Fables Paraphrased from the Indian and Imitations
(1828 - 1910) ~ Father of Christian Anarchism : In 1861, during the second of his European tours, Tolstoy met with Proudhon, with whom he exchanged ideas. Inspired by the encounter, Tolstoy returned to Yasnaya Polyana to found thirteen schools that were the first attempt to implement a practical model of libertarian education. (From : Anarchy Archives.)
• "The Government and all those of the upper classes near the Government who live by other people's work, need some means of dominating the workers, and find this means in the control of the army. Defense against foreign enemies is only an excuse. The German Government frightens its subjects about the Russians and the French; the French Government, frightens its people about the Germans; the Russian Government frightens its people about the French and the Germans; and that is the way with all Governments. But neither Germans nor Russians nor Frenchmen desire to fight their neighbors or other people; but, living in peace, they dread war more than anything else in the world." (From : "Letter to a Non-Commissioned Officer," by Leo Tol....)
• "...for no social system can be durable or stable, under which the majority does not enjoy equal rights but is kept in a servile position, and is bound by exceptional laws. Only when the laboring majority have the same rights as other citizens, and are freed from shameful disabilities, is a firm order of society possible." (From : "To the Czar and His Assistants," by Leo Tolstoy, ....)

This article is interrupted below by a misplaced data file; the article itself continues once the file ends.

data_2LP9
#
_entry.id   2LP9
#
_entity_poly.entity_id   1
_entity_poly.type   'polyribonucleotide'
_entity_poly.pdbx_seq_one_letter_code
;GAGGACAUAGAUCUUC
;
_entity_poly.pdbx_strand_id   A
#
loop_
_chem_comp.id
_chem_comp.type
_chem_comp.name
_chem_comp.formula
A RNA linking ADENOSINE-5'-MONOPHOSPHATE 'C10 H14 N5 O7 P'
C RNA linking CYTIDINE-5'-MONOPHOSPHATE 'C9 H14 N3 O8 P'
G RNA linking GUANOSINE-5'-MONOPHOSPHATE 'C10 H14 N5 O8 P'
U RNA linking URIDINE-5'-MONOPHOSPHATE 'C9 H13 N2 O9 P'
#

• "You are surprised that soldiers are taught that it is right to kill people in certain cases and in war, while in the books admitted to be holy by those who so teach, there is nothing like such a permission..." (From : "Letter to a Non-Commissioned Officer," by Leo Tol....)
(? - 1935)
Nathan Haskell Dole (August 31, 1852 – May 9, 1935) was an American editor, translator, and author. He attended Phillips Academy, Andover, and graduated from Harvard University in 1874. He was a writer and journalist in Philadelphia, New York, and Boston. He translated many works of Leo Tolstoy, and books of other Russians; novels of the Spaniard Armando Palacio Valdés (1886–90); a variety of works from the French and Italian. Nathan Haskell Dole was born August 31, 1852, in Chelsea, Massachusetts. He was the second son of his father Reverend Nathan Dole (1811–1855) and mother Caroline (Fletcher) Dole. Dole grew up in the Fletcher homestead, a strict Puritan home, in Norridgewock, Maine, where his grandmother lived and where his mother moved with her two boys after his father died of tuberculosis. Sophie May wrote her Prudy Books in Norridgewock, which probably showed the sort of life Nathan and his older brother Charles Fletcher Dol... (From : Wikipedia.org.)